A few years ago, I came across some research reporting that the way a child is born appears to have consequences for their health. How so? Scientists believe that the bacterial composition of a woman’s vagina changes during pregnancy in order to allow certain bacteria to coat the child as it passes through the birth canal during delivery. These bacteria are thought to promote healthy development and functioning. If a child is delivered via Caesarean section (i.e., C-section), that child does not have the benefit of being exposed to those bacteria and, as a result, could potentially experience worse health outcomes than those born vaginally. However, some doctors believe there may be a way to remedy this and boost the health of C-section babies.
Before we get to that, though, let’s back up and look at the research on method of delivery and children’s health. In a 2010 study, researchers looked at the bacterial communities in several anatomic locations in a sample of nine mothers and ten infants (four of whom were delivered vaginally and six of whom were delivered via C-section) . Bacterial samples were taken from the mothers shortly before giving birth; the infants were then tested within 24 hours of delivery.
It turned out that children delivered vaginally harbored bacterial communities that resembled those found inside their mothers’ vaginas. The specific bacteria shared between these children and their mothers were the good kind of bacteria—the type that assist us in digestive processes and blood clotting. By contrast, the bacterial communities found in C-section babies resembled those found on their mothers’ skin and, therefore, contained fewer of the beneficial bacteria. This research was, of course, based on a very small sample, but it suggested that delivery method just might have a big impact on the types of bacteria children acquire.
So what are the potential implications of this for health? There is a significant amount of research indicating that children delivered via C-section tend to have more health problems than children delivered vaginally. For instance, studies have found that children delivered by C-section tend to contract more infectious diseases and have more respiratory infections than vaginally-delivered children . Likewise, children delivered by C-section are twice as likely to become obese as children delivered vaginally, perhaps because C-section babies do not possess the right bacteria in their guts to regulate appetite .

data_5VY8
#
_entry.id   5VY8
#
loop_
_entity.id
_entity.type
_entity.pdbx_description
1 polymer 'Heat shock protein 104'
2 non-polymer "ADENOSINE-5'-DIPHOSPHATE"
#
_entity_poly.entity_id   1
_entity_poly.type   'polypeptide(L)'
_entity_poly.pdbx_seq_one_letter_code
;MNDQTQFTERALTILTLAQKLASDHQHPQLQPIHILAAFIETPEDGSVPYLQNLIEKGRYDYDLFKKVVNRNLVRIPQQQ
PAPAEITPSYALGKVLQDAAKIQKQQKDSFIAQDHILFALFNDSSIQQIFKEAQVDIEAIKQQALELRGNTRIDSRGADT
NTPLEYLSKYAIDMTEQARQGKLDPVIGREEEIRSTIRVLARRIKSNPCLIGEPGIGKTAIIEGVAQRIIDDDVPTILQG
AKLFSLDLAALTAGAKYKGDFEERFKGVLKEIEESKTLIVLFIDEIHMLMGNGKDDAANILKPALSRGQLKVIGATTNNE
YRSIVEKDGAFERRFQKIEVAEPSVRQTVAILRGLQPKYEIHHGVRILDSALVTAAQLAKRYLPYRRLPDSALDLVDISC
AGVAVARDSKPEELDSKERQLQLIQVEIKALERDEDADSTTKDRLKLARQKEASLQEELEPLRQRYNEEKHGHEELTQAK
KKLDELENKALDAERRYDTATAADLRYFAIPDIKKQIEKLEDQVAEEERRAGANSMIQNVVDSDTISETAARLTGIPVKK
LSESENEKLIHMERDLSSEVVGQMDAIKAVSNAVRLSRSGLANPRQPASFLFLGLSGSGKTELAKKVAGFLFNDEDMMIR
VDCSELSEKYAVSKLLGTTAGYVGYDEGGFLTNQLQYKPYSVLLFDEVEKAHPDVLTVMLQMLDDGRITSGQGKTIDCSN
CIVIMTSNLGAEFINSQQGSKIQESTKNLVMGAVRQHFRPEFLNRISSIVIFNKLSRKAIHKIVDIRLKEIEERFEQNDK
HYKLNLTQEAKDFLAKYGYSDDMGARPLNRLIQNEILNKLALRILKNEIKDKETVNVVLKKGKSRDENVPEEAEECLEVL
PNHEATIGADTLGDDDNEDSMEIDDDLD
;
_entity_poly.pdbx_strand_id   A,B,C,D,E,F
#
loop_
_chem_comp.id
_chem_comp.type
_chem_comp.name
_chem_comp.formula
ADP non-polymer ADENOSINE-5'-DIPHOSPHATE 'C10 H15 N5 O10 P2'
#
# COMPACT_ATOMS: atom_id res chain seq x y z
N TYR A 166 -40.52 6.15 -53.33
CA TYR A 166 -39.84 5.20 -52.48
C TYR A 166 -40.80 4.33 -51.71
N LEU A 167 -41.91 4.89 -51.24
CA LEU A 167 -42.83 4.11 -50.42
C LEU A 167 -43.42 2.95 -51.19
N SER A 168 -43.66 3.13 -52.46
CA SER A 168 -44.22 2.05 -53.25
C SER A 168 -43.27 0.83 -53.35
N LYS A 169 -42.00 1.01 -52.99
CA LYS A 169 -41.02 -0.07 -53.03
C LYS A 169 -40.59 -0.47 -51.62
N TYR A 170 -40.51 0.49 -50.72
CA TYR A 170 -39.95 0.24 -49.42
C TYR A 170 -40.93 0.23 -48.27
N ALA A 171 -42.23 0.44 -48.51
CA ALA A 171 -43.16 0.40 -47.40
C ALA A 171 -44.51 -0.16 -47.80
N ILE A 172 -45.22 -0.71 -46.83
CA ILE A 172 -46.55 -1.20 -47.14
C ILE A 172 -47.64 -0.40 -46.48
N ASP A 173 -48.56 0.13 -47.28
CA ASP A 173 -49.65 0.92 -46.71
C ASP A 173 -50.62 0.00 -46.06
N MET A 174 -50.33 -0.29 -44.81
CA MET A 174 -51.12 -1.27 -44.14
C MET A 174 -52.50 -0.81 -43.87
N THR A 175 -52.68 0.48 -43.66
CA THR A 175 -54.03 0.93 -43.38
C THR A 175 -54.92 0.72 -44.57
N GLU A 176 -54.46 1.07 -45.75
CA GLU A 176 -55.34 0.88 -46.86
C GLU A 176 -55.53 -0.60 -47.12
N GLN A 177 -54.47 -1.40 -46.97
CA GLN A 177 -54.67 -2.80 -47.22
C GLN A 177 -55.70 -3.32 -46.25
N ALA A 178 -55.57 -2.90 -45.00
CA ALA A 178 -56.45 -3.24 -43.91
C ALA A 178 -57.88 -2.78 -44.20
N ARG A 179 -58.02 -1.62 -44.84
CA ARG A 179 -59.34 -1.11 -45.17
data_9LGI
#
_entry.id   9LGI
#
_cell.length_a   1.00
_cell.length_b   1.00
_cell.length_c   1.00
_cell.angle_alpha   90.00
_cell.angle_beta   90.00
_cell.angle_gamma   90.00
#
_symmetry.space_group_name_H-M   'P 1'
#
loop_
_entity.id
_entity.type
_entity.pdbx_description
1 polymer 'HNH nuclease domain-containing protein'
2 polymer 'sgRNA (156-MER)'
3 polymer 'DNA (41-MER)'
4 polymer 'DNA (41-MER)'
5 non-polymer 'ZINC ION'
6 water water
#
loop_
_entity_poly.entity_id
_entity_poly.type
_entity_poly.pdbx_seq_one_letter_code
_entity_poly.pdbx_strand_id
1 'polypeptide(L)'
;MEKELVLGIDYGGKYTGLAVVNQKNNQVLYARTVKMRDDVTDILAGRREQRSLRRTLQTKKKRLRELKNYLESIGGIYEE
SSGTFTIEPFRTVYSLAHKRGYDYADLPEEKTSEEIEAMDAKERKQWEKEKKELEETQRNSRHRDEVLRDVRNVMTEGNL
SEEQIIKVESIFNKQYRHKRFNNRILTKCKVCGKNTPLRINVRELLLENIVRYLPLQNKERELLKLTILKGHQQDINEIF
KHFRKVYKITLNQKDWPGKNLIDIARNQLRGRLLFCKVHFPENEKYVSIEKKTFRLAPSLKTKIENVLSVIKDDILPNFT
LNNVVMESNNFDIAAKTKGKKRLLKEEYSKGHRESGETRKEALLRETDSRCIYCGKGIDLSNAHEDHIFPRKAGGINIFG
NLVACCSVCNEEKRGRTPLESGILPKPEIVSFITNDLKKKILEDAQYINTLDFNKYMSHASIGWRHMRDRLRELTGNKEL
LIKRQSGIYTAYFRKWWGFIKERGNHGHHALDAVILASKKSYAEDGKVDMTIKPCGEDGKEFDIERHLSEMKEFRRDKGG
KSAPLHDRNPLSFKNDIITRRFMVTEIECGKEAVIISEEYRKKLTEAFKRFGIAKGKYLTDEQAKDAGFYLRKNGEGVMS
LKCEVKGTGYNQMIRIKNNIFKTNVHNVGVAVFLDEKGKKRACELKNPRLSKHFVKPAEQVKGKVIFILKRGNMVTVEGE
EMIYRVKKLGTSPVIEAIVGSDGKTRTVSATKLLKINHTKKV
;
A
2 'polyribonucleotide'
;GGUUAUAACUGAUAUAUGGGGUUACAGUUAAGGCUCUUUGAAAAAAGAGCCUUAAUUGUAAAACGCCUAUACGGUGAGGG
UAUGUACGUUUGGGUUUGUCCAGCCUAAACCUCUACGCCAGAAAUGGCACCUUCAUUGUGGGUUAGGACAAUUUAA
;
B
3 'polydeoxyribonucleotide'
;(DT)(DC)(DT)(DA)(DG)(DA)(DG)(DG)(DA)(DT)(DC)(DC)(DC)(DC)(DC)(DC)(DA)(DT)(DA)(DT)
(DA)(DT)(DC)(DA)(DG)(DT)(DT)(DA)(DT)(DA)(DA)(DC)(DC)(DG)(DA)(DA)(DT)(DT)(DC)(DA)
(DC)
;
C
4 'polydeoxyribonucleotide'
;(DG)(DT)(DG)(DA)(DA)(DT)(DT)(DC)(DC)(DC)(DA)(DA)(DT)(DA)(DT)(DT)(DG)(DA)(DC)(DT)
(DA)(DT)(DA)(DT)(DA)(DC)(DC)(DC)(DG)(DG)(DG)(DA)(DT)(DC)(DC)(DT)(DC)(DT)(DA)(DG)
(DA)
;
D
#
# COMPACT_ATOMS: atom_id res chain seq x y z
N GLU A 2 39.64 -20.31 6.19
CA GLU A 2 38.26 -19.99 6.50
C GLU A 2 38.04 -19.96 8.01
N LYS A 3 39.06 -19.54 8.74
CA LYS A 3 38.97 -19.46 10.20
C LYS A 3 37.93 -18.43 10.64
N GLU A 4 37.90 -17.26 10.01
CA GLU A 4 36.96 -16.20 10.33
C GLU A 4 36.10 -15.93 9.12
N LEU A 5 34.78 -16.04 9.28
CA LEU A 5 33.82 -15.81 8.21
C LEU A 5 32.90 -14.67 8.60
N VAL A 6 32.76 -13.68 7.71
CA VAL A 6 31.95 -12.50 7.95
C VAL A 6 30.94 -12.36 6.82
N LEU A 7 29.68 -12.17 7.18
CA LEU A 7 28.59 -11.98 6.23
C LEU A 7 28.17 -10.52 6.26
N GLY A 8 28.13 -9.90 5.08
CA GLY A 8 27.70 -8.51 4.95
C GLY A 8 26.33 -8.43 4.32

In light of these findings, doctors have begun to explore whether intentionally exposing children delivered via C-section to vaginal bacteria has the potential to reduce these health disparities. The procedure is called “vaginal seeding” and it basically involves taking bacterial swabs from the mother’s vagina and smearing them on the bodies of C-section babies shortly after birth. The goal is to help them develop microbiomes that are more similar to what they would have had if these children been delivered vaginally instead.
A preliminary study published in 2016 suggests that this procedure has potential . As a result, researchers are in the process of conducting a larger-scale study right now. However, we must await the results of longitudinal studies in order to see whether the procedure brings long-term benefits and, further, to ensure safety. There are risks associated with this, including the possibility of inadvertent exposure to disease-causing bacteria and viruses, which means this isn’t something to be taken lightly or for people to try at home.
To learn more about the ongoing research in this area, check out this article over at NPR.
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 Dominguez-Bello, M. G., Costello, E. K., Contreras, M., Magris, M., Hidalgo, G., Fierer, N., & Knight, R. (2010). Delivery mode shapes the acquisition and structure of the initial microbiota across multiple body habitats in newborns. Proceedings of the National Academy of Sciences of the United States of America, 107, 11971-11975.
 Merenstein, D. J., Gatti, M. E., & Mays, D. M. (2011). The association of mode of delivery and common childhood illnesses. Clinical Pediatrics, 50, 1024-1030.
 Huh, S. Y., Rifas-Shiman, S. L., Zera, C. A., Rich Edwards, J. W., Oken, E., Weiss, S. T., & Gillman, M. W. (in press). Delivery by caesarean section and risk of obesity in preschool age children: A prospective cohort study. Archives of Disease in Childhood.
 Dominguez-Bello, M. G., De Jesus-Laboy, K. M., Shen, N., Cox, L. M., Amir, A., Gonzalez, A., ... & Mendez, K. (2016). Partial restoration of the microbiota of cesarean-born infants via vaginal microbial transfer. Nature Medicine, 22(3), 250.
Image Source: 123RF/Vladimir Nenov
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